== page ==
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Servomotor disaster

Servomotor disaster
March 29, 2021 03:07PM
I was forced to reduce the size of the sand table mechanism I've been powering with iHSV servomotors and was running tests after reassembling the mechanism. The machine homed OK, so i selected one of the old pattern files to run, forgetting that those patterns were for a slightly bigger table. The machine did what it was supposed to and when the carriage hit the end of one of the axes, there was a snap, a spark and the whole thing stopped dead. The death toll included the Duet 2 WiFi controller board (the source of the snap and spark), and the 200W power supply that was powering both the motor and controller board, about $180 worth of damage. Fortunately, the motors are OK.

I think that when the motor was physically forced to stop, the current spiked, probably causing the power supply to protect itself by shutting down, creating a back EMF voltage spike that was sufficient to destroy the controller and power supply.

Lesson to learn from this: don't share a power supply between a servomotor and an expensive controller board!

The new controller board is going to get its own power supply...

Ultra MegaMax Dominator 3D printer: [drmrehorst.blogspot.com]
Re: Servomotor disaster
March 29, 2021 04:38PM
... ouch! eye popping smiley

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Re: Servomotor disaster
April 01, 2021 11:33AM
The problem I ran into is apparently well known among those who work with servomotors on a regular basis. There is a pretty cheap and easy solution described in this document from the Gecko Drives website.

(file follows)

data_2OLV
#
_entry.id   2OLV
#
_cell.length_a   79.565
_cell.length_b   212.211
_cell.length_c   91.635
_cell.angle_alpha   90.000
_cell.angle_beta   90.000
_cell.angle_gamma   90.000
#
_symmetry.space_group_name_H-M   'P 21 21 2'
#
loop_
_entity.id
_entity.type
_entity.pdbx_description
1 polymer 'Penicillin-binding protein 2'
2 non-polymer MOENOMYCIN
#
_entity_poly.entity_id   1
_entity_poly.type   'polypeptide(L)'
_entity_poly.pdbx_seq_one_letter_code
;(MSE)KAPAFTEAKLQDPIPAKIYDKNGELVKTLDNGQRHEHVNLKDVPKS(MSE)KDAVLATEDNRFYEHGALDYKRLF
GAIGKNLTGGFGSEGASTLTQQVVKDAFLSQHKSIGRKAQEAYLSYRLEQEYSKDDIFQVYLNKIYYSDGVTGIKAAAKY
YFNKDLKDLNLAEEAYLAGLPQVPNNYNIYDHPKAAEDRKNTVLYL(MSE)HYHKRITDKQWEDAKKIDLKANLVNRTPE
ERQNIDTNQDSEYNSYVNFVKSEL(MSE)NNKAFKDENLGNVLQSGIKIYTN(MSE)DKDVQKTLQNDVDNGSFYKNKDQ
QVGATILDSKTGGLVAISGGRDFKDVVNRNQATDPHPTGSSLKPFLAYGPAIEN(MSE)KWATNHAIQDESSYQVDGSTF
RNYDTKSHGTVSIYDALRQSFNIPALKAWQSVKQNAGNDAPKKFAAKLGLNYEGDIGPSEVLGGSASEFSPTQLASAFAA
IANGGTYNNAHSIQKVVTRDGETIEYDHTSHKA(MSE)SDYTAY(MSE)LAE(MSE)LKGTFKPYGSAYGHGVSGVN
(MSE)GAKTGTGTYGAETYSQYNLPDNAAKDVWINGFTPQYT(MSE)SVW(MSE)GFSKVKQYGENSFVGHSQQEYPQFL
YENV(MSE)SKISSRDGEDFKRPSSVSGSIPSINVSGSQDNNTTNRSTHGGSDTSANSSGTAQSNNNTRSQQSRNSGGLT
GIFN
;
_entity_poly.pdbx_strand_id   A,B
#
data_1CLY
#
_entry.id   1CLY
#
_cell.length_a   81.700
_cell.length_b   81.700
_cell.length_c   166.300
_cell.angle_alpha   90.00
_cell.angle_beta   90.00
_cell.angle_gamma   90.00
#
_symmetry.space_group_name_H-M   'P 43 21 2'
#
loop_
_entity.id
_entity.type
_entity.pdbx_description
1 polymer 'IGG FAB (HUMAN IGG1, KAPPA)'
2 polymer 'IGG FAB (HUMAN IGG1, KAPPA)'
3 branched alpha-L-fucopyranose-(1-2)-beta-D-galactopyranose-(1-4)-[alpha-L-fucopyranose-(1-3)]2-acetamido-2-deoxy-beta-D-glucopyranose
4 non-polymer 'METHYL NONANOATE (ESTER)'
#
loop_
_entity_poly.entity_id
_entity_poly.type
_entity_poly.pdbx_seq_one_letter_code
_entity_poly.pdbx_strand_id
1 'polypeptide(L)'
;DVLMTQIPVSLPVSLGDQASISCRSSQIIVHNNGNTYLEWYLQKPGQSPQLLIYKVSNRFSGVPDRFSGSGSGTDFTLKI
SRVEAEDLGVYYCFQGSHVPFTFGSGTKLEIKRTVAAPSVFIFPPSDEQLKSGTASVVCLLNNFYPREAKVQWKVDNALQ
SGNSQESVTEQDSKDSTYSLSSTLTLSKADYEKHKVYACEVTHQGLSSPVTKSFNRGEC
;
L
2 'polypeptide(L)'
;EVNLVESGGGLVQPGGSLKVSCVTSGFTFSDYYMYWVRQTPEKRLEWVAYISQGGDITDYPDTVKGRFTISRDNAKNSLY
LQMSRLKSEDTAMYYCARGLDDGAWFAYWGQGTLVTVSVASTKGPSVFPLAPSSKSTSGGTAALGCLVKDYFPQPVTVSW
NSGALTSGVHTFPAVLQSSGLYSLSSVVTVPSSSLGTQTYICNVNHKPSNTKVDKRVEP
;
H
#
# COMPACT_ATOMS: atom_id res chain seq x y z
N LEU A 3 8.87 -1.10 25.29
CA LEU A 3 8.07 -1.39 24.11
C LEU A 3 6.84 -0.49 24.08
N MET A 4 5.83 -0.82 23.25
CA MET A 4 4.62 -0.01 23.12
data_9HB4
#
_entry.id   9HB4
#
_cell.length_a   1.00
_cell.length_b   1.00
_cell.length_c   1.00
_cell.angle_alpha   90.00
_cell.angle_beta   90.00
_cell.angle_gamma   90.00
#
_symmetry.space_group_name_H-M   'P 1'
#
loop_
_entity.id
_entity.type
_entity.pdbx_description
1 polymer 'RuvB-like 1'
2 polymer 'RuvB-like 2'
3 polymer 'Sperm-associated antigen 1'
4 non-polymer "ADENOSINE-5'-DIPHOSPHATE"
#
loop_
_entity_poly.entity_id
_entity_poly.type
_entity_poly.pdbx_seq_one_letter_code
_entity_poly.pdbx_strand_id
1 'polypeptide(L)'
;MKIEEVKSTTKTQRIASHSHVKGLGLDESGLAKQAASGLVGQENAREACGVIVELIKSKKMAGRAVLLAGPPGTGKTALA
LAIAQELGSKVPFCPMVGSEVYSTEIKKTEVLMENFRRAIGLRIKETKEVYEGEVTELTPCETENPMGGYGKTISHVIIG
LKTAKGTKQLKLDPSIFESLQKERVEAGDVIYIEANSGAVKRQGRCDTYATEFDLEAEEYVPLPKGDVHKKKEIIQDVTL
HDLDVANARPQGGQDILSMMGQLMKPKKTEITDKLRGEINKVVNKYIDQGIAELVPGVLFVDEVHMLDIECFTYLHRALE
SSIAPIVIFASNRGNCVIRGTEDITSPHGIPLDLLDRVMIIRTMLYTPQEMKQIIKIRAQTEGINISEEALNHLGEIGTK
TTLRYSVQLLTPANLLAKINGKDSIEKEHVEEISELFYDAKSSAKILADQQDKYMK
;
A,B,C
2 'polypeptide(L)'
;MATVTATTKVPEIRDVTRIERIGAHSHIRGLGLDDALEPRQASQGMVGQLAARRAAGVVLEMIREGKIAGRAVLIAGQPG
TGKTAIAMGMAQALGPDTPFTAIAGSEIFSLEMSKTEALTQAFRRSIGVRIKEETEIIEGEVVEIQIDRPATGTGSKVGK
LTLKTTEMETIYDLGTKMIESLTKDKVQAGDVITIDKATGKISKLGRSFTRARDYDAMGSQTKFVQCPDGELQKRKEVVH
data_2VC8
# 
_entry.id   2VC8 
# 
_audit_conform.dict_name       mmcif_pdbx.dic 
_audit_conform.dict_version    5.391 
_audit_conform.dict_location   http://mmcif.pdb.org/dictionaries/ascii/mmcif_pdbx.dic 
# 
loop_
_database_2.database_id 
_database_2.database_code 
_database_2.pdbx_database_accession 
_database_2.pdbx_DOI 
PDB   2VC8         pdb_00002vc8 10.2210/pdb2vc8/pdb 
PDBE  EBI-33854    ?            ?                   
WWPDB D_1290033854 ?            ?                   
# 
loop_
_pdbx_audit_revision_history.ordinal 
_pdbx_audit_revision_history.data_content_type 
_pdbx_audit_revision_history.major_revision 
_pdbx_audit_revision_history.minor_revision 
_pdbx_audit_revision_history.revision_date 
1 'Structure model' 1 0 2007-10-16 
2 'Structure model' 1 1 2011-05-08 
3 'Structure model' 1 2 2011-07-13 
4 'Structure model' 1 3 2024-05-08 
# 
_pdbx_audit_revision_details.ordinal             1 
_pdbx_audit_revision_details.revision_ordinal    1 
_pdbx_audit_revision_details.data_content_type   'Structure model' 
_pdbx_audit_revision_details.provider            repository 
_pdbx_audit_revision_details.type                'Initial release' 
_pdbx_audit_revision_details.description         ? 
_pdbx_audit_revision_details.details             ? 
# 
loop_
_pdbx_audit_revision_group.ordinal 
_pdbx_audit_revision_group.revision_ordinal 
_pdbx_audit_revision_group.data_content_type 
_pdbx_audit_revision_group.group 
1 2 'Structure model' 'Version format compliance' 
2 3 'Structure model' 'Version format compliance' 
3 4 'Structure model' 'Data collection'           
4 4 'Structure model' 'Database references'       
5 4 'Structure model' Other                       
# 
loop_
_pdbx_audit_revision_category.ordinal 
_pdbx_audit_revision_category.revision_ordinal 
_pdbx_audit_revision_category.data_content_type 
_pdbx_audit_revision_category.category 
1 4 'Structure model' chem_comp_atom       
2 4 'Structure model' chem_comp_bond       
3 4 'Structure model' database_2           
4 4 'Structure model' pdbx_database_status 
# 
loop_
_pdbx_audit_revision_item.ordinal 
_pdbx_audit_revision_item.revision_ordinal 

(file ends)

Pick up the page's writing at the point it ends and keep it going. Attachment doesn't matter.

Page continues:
The document illustrates a snubber that shunts the current from the motor to ground as long as the voltage from the motor (the back EMF) is higher than the supply voltage. That will protect the power supply, the motor driver, and anything else connected to the same power bus.

I'll be installing that circuit and using a separate power supply for the controller board in future servomotor projects. I suggest you do the same.

Ultra MegaMax Dominator 3D printer: [drmrehorst.blogspot.com]
Re: Servomotor disaster
May 08, 2022 05:04PM
I prepared a PCB and gathered most of the parts for the returned energy dump. I ran a simple test and it appears to work properly.

Details, including a link to the KiCAD PCB design files is here.

Video or it didn't happen...

Note: I wired it without the power in/out connector because they have been back-ordered for 4 months (so far).

Ultra MegaMax Dominator 3D printer: [drmrehorst.blogspot.com]
Re: Servomotor disaster
May 09, 2022 01:25AM
Bear in mind that the current that can be absorbed by the 33 ohm resistor will be limited. For example, if you use a 24V supply then it's only about 700mA.

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Disclosure: I design Duet electronics and work on RepRapFirmware, [duet3d.com].
Re: Servomotor disaster
May 09, 2022 10:06AM
The diode is normally forward biased which holds the transistor off. When there's a voltage spike at the motor that exceeds the supply voltage (24V in this case), the diode gets reverse biased and that turns on the transistor. The current through the 33 Ohm resistor will depend on the magnitude of the voltage at the output, not the input supply voltage. If the spike goes to 80V, there will be about 2.4A peak through the resistor until the output voltage drops to about 23.5V, which forward biases the diode and turns off the transistor.

I have no idea how to estimate the magnitude of the spike at the output when the motor is stopped suddenly. I guess you could calculate the total kinetic energy of the moving parts and equate that to electrical energy to get an estimate. My simple test in the video shows a 7V spike (31V or so) but that's captured by my DMM at who knows what sampling rate. An O-scope might be a better way to see what is going on.

Ultra MegaMax Dominator 3D printer: [drmrehorst.blogspot.com]
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